imageA closer look at the 5008 sees an imposing car that is actually 95kgs lighter than the MPV 5008 it replaces. An upright grille, available in two styles announces the car’s arrival while its large SUV like bonnet could almost be used as a picnic table. A large glass area leads the eye to a well disguised boxy and practical rear. 5008 sits as tall as the outgoing car on the road but is now longer at 4.64 metres (+110mm) and while the same width on the outside the interior features more width – with an additional 110mm for elbows. The third row gets an additional 21mm of headroom courtesy of the high roofline that doesn’t need to taper down – hence the near vertical tailgate. With all seven seats in place the boot space is as you’d expect, tight. Configured as a five seater the boot is huge with 952 litres of space. this rises to 1060 litres with the rear two seats removed. With all rear seats folded flat there is 2042 litres available to the roof (or 2150 litres -2 seats) making 5008 a great cargo carrier. There is a powered tailgate option too depending on specification.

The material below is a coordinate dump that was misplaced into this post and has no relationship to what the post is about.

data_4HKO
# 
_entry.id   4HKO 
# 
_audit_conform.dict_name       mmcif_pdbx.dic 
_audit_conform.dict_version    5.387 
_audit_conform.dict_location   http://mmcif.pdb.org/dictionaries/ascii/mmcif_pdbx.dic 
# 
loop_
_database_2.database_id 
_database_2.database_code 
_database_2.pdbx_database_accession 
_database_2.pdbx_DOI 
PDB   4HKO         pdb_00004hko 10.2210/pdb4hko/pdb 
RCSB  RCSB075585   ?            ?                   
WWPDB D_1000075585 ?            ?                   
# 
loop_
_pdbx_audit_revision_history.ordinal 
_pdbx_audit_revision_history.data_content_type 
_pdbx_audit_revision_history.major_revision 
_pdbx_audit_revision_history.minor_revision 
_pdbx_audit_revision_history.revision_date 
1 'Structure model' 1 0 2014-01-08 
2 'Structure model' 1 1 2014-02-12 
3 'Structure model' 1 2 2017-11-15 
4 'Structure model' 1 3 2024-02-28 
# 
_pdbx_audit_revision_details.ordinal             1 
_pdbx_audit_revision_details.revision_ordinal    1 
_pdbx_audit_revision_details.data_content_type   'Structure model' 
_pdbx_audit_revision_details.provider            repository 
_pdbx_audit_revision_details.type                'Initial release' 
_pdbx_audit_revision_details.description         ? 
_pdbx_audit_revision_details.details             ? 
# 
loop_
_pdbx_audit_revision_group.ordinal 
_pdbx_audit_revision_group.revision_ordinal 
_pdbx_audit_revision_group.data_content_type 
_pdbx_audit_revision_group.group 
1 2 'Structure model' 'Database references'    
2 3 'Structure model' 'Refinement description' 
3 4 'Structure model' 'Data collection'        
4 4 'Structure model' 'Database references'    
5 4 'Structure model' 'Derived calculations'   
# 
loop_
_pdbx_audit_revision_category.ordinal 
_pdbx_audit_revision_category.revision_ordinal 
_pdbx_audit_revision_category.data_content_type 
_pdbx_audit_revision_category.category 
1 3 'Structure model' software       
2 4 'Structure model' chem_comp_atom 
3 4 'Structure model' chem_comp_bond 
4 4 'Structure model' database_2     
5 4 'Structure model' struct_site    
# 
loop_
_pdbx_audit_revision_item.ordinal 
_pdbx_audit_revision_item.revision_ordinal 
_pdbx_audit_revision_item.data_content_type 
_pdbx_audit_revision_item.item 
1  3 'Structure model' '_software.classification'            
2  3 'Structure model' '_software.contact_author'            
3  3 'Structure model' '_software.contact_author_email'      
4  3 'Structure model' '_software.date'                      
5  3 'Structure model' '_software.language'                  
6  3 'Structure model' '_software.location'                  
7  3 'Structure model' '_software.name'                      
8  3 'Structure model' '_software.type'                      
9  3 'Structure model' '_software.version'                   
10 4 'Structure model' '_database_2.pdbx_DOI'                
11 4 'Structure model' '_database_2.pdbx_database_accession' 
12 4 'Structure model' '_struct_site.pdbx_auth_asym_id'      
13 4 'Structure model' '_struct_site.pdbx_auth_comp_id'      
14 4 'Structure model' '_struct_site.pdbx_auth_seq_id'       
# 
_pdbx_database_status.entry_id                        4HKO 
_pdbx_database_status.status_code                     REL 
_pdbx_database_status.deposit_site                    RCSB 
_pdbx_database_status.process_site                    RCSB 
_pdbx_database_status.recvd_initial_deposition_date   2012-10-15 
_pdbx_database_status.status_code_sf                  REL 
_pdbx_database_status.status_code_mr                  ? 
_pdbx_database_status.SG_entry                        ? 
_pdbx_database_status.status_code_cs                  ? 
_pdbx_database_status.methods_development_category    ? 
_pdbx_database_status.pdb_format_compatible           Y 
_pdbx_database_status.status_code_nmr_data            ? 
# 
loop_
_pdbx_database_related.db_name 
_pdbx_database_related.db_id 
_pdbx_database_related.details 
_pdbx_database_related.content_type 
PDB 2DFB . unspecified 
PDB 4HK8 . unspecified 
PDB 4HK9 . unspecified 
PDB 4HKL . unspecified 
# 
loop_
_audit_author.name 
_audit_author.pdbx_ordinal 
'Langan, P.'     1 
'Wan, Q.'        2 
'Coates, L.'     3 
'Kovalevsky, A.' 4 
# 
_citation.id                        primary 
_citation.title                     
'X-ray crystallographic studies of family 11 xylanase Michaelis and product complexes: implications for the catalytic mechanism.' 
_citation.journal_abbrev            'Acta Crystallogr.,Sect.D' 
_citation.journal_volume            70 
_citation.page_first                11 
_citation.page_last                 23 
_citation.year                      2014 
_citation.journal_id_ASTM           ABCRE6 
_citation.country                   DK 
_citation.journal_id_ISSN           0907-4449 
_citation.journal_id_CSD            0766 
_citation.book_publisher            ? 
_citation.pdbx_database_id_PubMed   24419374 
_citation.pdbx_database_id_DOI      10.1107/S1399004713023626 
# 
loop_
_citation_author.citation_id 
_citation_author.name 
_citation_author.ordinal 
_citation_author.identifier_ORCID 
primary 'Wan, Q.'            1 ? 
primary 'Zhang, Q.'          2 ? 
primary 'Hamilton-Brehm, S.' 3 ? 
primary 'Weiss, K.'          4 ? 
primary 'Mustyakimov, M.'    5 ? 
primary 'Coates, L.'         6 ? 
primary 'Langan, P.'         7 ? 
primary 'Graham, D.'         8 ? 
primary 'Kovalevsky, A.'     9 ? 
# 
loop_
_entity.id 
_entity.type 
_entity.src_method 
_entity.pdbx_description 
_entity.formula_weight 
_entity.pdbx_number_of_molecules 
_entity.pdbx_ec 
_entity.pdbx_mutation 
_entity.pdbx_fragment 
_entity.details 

image5008’s bodywork and panels nod in a superficial way to conventional off roaders but 5008 also manages to look street smart and urban friendly with some elegant touches like the signature lions claw rear taillights. The five door machine’s exterior is more robust and 4X4-like than 3008’s – even though neither car has a 4X4 all wheel drive system. What they do have however, if you specify it, feature a very impressive front wheel drive set up that uses a host of electronics to give virtual 4X4 like ability. Advanced Grip Control and HADC Hill Assist Decent Control are phenomenal driving aids. I’ve driven in extremes of weather and surfaces in the 3008 with identical systems and survived without having to use any advanced driving skills. Using. A Liam Neeson voice I have a certain set of ‘Off Roading’ skills but even when I deliberately drove like a numpty on low grip surfaces the car sorted itself out. The car will find grip better than an Army Ranger in a Land Rover Defender and deliver the driver safely on the track they intended to travel. unlike various traction control systems that shut down the power rapidly when they detect wheelspin Grip Control allows each wheel more freedom to search out the grip and when it is found the car simply continues on its way. Of course the system is not foolproof but it is a brilliant driving aid and something every buyer should consider specifying.